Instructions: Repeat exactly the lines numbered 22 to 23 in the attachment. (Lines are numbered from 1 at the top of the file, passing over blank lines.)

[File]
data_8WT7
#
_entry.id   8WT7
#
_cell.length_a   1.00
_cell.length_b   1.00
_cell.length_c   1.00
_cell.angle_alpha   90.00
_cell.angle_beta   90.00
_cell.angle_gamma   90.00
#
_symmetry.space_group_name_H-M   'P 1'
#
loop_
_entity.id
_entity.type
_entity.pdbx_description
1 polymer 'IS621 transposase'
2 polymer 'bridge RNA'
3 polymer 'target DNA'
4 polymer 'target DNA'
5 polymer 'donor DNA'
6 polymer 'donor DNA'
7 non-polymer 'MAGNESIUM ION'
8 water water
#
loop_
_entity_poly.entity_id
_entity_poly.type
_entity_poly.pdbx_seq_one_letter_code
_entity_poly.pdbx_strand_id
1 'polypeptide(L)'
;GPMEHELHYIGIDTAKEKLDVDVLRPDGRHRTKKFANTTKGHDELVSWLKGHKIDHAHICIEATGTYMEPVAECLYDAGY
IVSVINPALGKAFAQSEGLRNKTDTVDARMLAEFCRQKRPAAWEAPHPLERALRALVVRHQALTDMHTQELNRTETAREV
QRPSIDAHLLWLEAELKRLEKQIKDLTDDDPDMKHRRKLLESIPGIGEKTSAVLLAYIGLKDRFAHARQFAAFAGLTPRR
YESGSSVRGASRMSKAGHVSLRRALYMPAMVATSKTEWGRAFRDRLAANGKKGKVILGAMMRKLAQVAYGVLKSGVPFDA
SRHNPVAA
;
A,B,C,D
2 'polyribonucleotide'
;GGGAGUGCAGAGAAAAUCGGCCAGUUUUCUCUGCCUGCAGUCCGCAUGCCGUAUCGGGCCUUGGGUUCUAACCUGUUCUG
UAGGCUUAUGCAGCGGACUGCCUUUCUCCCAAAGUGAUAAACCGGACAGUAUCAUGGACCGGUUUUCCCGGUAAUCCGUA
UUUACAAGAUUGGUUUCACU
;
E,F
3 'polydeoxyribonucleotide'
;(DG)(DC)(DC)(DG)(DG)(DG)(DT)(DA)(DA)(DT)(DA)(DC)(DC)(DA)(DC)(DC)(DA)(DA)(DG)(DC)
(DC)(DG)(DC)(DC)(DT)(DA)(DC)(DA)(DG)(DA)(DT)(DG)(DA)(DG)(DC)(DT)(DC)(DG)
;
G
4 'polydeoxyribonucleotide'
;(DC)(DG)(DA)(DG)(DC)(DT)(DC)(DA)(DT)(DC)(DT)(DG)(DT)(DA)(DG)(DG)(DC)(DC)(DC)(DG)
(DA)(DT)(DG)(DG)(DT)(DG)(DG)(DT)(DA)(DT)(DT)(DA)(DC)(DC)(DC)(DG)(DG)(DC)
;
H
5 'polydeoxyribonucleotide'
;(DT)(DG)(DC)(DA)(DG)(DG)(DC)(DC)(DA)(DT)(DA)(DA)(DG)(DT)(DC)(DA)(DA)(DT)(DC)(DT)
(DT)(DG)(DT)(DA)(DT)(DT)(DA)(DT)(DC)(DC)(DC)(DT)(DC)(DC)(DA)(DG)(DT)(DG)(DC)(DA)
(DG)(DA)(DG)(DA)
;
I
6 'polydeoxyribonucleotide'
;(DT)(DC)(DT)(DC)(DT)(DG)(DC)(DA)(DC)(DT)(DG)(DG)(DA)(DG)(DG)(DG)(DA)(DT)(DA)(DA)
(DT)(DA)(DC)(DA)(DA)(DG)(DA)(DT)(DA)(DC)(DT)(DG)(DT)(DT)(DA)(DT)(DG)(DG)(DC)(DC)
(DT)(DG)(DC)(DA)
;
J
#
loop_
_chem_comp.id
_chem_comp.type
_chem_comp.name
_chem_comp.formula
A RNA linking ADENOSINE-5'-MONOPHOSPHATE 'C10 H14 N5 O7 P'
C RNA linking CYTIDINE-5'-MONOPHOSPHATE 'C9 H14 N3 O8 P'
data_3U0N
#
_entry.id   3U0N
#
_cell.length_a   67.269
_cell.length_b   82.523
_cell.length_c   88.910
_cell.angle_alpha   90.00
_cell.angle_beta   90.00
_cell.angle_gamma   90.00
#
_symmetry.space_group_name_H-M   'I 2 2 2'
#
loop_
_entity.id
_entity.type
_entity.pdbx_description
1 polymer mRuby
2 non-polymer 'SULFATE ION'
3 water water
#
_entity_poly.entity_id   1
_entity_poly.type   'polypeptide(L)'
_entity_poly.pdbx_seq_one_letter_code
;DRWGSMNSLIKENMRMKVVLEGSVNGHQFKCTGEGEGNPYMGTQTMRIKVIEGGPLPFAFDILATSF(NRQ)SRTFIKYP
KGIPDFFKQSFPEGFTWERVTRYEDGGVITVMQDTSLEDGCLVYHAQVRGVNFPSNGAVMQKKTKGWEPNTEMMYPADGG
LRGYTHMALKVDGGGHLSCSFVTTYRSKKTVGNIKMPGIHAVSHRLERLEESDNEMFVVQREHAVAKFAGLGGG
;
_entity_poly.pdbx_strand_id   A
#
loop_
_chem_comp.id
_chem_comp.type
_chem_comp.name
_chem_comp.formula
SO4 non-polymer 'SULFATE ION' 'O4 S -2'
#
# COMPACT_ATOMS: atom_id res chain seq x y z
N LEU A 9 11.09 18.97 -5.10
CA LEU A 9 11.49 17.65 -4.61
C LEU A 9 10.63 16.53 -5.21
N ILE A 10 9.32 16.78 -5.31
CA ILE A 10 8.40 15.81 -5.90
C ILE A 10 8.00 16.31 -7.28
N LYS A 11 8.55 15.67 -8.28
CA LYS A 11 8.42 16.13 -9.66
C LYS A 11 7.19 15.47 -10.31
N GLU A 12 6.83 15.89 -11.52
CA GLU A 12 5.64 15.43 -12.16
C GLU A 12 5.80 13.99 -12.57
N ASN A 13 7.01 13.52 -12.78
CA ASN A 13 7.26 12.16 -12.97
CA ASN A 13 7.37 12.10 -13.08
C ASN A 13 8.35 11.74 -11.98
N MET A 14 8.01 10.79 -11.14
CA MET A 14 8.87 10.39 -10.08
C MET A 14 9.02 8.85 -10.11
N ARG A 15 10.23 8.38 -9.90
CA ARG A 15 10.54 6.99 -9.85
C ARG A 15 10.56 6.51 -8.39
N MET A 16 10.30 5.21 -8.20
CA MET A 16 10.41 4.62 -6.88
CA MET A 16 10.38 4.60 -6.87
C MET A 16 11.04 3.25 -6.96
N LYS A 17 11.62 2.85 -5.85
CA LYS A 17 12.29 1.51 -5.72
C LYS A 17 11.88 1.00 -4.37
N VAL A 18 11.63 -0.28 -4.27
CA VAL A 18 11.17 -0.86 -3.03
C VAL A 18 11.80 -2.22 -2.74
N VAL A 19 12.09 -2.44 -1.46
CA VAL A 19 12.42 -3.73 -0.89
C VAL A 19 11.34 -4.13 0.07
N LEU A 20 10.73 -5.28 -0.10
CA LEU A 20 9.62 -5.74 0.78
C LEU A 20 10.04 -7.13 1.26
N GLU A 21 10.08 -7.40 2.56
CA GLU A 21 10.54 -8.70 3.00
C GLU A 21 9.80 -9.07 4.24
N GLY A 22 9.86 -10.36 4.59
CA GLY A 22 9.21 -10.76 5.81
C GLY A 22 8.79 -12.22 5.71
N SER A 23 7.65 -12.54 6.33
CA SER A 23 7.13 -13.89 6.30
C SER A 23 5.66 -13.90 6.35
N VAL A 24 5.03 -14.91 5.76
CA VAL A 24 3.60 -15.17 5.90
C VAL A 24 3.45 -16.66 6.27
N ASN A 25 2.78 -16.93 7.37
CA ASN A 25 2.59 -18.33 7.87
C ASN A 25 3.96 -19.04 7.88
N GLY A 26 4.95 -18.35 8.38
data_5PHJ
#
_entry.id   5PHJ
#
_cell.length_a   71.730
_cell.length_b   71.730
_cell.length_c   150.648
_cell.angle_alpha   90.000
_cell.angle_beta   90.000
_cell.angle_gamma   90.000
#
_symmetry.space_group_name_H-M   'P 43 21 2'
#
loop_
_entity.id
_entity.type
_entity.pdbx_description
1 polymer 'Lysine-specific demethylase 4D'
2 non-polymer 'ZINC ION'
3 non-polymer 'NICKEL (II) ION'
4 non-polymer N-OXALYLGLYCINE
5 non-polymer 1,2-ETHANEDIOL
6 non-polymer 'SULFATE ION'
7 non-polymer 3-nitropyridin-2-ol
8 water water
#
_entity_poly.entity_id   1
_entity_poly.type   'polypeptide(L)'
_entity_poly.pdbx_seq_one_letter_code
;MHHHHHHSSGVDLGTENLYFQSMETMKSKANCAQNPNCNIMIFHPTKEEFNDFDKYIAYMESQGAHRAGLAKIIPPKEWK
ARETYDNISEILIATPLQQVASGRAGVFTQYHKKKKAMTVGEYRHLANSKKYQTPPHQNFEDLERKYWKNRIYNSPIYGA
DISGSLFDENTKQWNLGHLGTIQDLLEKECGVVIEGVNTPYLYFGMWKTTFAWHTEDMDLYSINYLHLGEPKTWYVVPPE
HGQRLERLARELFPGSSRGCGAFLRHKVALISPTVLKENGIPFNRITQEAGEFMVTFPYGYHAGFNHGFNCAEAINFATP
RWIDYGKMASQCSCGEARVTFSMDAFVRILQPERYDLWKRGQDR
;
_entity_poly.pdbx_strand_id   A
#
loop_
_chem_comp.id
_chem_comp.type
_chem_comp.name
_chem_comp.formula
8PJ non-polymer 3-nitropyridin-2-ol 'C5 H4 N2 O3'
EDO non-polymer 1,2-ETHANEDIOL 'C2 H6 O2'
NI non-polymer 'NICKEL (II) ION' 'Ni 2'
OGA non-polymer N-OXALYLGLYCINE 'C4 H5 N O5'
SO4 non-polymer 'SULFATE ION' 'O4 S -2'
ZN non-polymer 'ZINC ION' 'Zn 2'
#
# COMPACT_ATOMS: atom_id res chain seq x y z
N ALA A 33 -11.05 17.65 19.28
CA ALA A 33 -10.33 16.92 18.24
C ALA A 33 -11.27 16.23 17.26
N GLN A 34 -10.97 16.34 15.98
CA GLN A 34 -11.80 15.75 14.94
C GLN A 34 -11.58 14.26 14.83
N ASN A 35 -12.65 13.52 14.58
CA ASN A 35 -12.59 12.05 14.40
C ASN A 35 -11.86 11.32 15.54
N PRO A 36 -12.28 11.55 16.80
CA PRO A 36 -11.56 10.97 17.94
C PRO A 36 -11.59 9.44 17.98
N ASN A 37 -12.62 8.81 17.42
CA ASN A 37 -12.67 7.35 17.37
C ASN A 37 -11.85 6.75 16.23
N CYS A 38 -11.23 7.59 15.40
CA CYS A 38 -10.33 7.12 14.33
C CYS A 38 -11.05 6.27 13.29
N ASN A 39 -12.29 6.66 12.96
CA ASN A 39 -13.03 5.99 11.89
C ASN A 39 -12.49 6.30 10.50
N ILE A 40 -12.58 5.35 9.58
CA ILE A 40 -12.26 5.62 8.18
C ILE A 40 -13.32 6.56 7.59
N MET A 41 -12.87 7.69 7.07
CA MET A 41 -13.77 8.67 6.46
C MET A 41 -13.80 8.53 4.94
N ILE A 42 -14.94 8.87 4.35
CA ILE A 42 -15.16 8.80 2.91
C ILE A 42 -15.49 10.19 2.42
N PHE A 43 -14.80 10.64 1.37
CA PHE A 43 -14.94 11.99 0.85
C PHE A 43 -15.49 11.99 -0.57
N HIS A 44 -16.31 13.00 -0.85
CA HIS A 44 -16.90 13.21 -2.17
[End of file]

5 polymer 'donor DNA'
6 polymer 'donor DNA'